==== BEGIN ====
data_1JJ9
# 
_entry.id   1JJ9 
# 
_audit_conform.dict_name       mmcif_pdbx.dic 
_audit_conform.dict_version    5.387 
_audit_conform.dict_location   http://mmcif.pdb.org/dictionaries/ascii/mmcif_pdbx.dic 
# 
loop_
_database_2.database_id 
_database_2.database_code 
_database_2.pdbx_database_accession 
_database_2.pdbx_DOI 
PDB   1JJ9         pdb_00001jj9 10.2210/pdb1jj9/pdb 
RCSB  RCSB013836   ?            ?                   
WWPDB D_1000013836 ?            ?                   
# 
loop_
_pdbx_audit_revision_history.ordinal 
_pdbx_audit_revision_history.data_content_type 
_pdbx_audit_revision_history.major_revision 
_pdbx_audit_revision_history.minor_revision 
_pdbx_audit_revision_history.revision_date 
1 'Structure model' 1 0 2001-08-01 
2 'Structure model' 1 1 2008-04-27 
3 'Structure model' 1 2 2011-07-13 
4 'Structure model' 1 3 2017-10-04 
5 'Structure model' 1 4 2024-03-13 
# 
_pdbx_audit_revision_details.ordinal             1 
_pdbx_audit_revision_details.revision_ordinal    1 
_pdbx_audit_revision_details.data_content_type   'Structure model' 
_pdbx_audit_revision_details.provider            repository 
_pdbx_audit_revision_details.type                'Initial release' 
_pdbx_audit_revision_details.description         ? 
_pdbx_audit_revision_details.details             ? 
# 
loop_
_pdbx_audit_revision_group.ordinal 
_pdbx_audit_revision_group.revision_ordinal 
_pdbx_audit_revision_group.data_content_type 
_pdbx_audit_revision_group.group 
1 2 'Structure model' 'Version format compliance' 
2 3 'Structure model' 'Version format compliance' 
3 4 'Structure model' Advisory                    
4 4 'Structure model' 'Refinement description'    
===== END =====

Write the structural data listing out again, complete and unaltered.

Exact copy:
data_1JJ9
# 
_entry.id   1JJ9 
# 
_audit_conform.dict_name       mmcif_pdbx.dic 
_audit_conform.dict_version    5.387 
_audit_conform.dict_location   http://mmcif.pdb.org/dictionaries/ascii/mmcif_pdbx.dic 
# 
loop_
_database_2.database_id 
_database_2.database_code 
_database_2.pdbx_database_accession 
_database_2.pdbx_DOI 
PDB   1JJ9         pdb_00001jj9 10.2210/pdb1jj9/pdb 
RCSB  RCSB013836   ?            ?                   
WWPDB D_1000013836 ?            ?                   
# 
loop_
_pdbx_audit_revision_history.ordinal 
_pdbx_audit_revision_history.data_content_type 
_pdbx_audit_revision_history.major_revision 
_pdbx_audit_revision_history.minor_revision 
_pdbx_audit_revision_history.revision_date 
1 'Structure model' 1 0 2001-08-01 
2 'Structure model' 1 1 2008-04-27 
3 'Structure model' 1 2 2011-07-13 
4 'Structure model' 1 3 2017-10-04 
5 'Structure model' 1 4 2024-03-13 
# 
_pdbx_audit_revision_details.ordinal             1 
_pdbx_audit_revision_details.revision_ordinal    1 
_pdbx_audit_revision_details.data_content_type   'Structure model' 
_pdbx_audit_revision_details.provider            repository 
_pdbx_audit_revision_details.type                'Initial release' 
_pdbx_audit_revision_details.description         ? 
_pdbx_audit_revision_details.details             ? 
# 
loop_
_pdbx_audit_revision_group.ordinal 
_pdbx_audit_revision_group.revision_ordinal 
_pdbx_audit_revision_group.data_content_type 
_pdbx_audit_revision_group.group 
1 2 'Structure model' 'Version format compliance' 
2 3 'Structure model' 'Version format compliance' 
3 4 'Structure model' Advisory                    
4 4 'Structure model' 'Refinement description'    